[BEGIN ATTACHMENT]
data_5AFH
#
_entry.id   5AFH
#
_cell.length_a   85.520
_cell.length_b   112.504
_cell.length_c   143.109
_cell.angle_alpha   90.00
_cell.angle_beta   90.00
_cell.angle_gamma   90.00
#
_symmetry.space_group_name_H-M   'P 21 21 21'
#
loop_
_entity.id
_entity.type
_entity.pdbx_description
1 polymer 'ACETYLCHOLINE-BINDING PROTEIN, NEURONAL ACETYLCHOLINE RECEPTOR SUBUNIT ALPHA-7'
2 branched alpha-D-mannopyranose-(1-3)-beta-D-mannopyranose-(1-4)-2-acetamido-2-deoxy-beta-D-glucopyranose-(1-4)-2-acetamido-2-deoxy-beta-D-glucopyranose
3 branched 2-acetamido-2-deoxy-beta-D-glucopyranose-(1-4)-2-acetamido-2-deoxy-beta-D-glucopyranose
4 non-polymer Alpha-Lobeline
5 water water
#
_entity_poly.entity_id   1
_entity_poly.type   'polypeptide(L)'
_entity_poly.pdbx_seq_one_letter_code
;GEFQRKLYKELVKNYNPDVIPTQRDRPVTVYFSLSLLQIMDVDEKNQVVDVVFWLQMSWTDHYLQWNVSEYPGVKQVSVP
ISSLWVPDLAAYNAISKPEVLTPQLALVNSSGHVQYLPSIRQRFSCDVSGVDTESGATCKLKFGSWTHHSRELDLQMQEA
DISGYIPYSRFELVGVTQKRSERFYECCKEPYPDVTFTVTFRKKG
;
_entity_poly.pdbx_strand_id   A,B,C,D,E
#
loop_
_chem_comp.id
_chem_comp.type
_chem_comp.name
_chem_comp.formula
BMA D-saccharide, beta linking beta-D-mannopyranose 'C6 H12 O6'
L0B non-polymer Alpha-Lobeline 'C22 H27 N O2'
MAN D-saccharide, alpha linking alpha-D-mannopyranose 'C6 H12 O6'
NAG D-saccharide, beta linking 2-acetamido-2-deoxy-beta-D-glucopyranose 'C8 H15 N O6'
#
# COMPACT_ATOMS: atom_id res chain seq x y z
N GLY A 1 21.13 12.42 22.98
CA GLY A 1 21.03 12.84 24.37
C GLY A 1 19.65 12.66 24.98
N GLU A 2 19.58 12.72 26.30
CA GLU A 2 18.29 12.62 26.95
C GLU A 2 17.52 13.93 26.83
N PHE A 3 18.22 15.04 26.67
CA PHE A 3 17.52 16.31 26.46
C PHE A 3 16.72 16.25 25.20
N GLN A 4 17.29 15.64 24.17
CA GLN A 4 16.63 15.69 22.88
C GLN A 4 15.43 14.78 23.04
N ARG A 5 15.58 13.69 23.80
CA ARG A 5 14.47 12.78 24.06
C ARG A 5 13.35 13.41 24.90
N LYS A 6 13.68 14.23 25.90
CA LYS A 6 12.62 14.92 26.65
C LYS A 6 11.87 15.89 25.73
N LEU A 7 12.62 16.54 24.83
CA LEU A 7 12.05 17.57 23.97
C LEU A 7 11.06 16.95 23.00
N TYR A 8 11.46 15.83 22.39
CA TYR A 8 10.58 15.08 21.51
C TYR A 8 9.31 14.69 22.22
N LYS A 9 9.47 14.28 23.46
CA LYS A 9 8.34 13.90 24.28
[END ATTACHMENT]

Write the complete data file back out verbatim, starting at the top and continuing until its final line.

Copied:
data_5AFH
#
_entry.id   5AFH
#
_cell.length_a   85.520
_cell.length_b   112.504
_cell.length_c   143.109
_cell.angle_alpha   90.00
_cell.angle_beta   90.00
_cell.angle_gamma   90.00
#
_symmetry.space_group_name_H-M   'P 21 21 21'
#
loop_
_entity.id
_entity.type
_entity.pdbx_description
1 polymer 'ACETYLCHOLINE-BINDING PROTEIN, NEURONAL ACETYLCHOLINE RECEPTOR SUBUNIT ALPHA-7'
2 branched alpha-D-mannopyranose-(1-3)-beta-D-mannopyranose-(1-4)-2-acetamido-2-deoxy-beta-D-glucopyranose-(1-4)-2-acetamido-2-deoxy-beta-D-glucopyranose
3 branched 2-acetamido-2-deoxy-beta-D-glucopyranose-(1-4)-2-acetamido-2-deoxy-beta-D-glucopyranose
4 non-polymer Alpha-Lobeline
5 water water
#
_entity_poly.entity_id   1
_entity_poly.type   'polypeptide(L)'
_entity_poly.pdbx_seq_one_letter_code
;GEFQRKLYKELVKNYNPDVIPTQRDRPVTVYFSLSLLQIMDVDEKNQVVDVVFWLQMSWTDHYLQWNVSEYPGVKQVSVP
ISSLWVPDLAAYNAISKPEVLTPQLALVNSSGHVQYLPSIRQRFSCDVSGVDTESGATCKLKFGSWTHHSRELDLQMQEA
DISGYIPYSRFELVGVTQKRSERFYECCKEPYPDVTFTVTFRKKG
;
_entity_poly.pdbx_strand_id   A,B,C,D,E
#
loop_
_chem_comp.id
_chem_comp.type
_chem_comp.name
_chem_comp.formula
BMA D-saccharide, beta linking beta-D-mannopyranose 'C6 H12 O6'
L0B non-polymer Alpha-Lobeline 'C22 H27 N O2'
MAN D-saccharide, alpha linking alpha-D-mannopyranose 'C6 H12 O6'
NAG D-saccharide, beta linking 2-acetamido-2-deoxy-beta-D-glucopyranose 'C8 H15 N O6'
#
# COMPACT_ATOMS: atom_id res chain seq x y z
N GLY A 1 21.13 12.42 22.98
CA GLY A 1 21.03 12.84 24.37
C GLY A 1 19.65 12.66 24.98
N GLU A 2 19.58 12.72 26.30
CA GLU A 2 18.29 12.62 26.95
C GLU A 2 17.52 13.93 26.83
N PHE A 3 18.22 15.04 26.67
CA PHE A 3 17.52 16.31 26.46
C PHE A 3 16.72 16.25 25.20
N GLN A 4 17.29 15.64 24.17
CA GLN A 4 16.63 15.69 22.88
C GLN A 4 15.43 14.78 23.04
N ARG A 5 15.58 13.69 23.80
CA ARG A 5 14.47 12.78 24.06
C ARG A 5 13.35 13.41 24.90
N LYS A 6 13.68 14.23 25.90
CA LYS A 6 12.62 14.92 26.65
C LYS A 6 11.87 15.89 25.73
N LEU A 7 12.62 16.54 24.83
CA LEU A 7 12.05 17.57 23.97
C LEU A 7 11.06 16.95 23.00
N TYR A 8 11.46 15.83 22.39
CA TYR A 8 10.58 15.08 21.51
C TYR A 8 9.31 14.69 22.22
N LYS A 9 9.47 14.28 23.46
CA LYS A 9 8.34 13.90 24.28